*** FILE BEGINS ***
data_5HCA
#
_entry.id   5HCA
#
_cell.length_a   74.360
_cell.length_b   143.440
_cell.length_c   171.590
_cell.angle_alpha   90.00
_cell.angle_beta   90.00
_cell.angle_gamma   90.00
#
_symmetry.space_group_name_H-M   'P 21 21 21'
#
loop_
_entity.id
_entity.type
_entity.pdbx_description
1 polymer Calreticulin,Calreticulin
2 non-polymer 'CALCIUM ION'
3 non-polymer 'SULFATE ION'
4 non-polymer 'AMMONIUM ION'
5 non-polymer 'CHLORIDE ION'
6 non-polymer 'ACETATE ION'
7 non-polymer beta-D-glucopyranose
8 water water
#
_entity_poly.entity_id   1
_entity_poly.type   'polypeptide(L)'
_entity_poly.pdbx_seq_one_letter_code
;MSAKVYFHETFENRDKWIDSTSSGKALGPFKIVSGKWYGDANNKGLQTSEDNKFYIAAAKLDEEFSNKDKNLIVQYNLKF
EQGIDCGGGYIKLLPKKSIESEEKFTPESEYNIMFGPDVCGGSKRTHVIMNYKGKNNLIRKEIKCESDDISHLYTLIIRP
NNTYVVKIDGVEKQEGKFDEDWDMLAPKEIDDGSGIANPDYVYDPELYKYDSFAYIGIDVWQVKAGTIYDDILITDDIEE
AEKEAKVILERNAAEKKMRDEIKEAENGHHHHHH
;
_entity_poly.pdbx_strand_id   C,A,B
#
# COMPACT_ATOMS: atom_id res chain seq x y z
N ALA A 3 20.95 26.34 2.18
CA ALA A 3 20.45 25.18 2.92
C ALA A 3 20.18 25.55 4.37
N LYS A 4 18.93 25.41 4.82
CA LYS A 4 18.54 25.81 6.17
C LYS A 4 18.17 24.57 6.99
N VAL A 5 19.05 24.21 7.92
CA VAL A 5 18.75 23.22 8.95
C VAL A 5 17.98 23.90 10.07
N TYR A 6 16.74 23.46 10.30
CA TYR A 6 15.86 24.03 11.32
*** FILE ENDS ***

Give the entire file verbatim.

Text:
data_5HCA
#
_entry.id   5HCA
#
_cell.length_a   74.360
_cell.length_b   143.440
_cell.length_c   171.590
_cell.angle_alpha   90.00
_cell.angle_beta   90.00
_cell.angle_gamma   90.00
#
_symmetry.space_group_name_H-M   'P 21 21 21'
#
loop_
_entity.id
_entity.type
_entity.pdbx_description
1 polymer Calreticulin,Calreticulin
2 non-polymer 'CALCIUM ION'
3 non-polymer 'SULFATE ION'
4 non-polymer 'AMMONIUM ION'
5 non-polymer 'CHLORIDE ION'
6 non-polymer 'ACETATE ION'
7 non-polymer beta-D-glucopyranose
8 water water
#
_entity_poly.entity_id   1
_entity_poly.type   'polypeptide(L)'
_entity_poly.pdbx_seq_one_letter_code
;MSAKVYFHETFENRDKWIDSTSSGKALGPFKIVSGKWYGDANNKGLQTSEDNKFYIAAAKLDEEFSNKDKNLIVQYNLKF
EQGIDCGGGYIKLLPKKSIESEEKFTPESEYNIMFGPDVCGGSKRTHVIMNYKGKNNLIRKEIKCESDDISHLYTLIIRP
NNTYVVKIDGVEKQEGKFDEDWDMLAPKEIDDGSGIANPDYVYDPELYKYDSFAYIGIDVWQVKAGTIYDDILITDDIEE
AEKEAKVILERNAAEKKMRDEIKEAENGHHHHHH
;
_entity_poly.pdbx_strand_id   C,A,B
#
# COMPACT_ATOMS: atom_id res chain seq x y z
N ALA A 3 20.95 26.34 2.18
CA ALA A 3 20.45 25.18 2.92
C ALA A 3 20.18 25.55 4.37
N LYS A 4 18.93 25.41 4.82
CA LYS A 4 18.54 25.81 6.17
C LYS A 4 18.17 24.57 6.99
N VAL A 5 19.05 24.21 7.92
CA VAL A 5 18.75 23.22 8.95
C VAL A 5 17.98 23.90 10.07
N TYR A 6 16.74 23.46 10.30
CA TYR A 6 15.86 24.03 11.32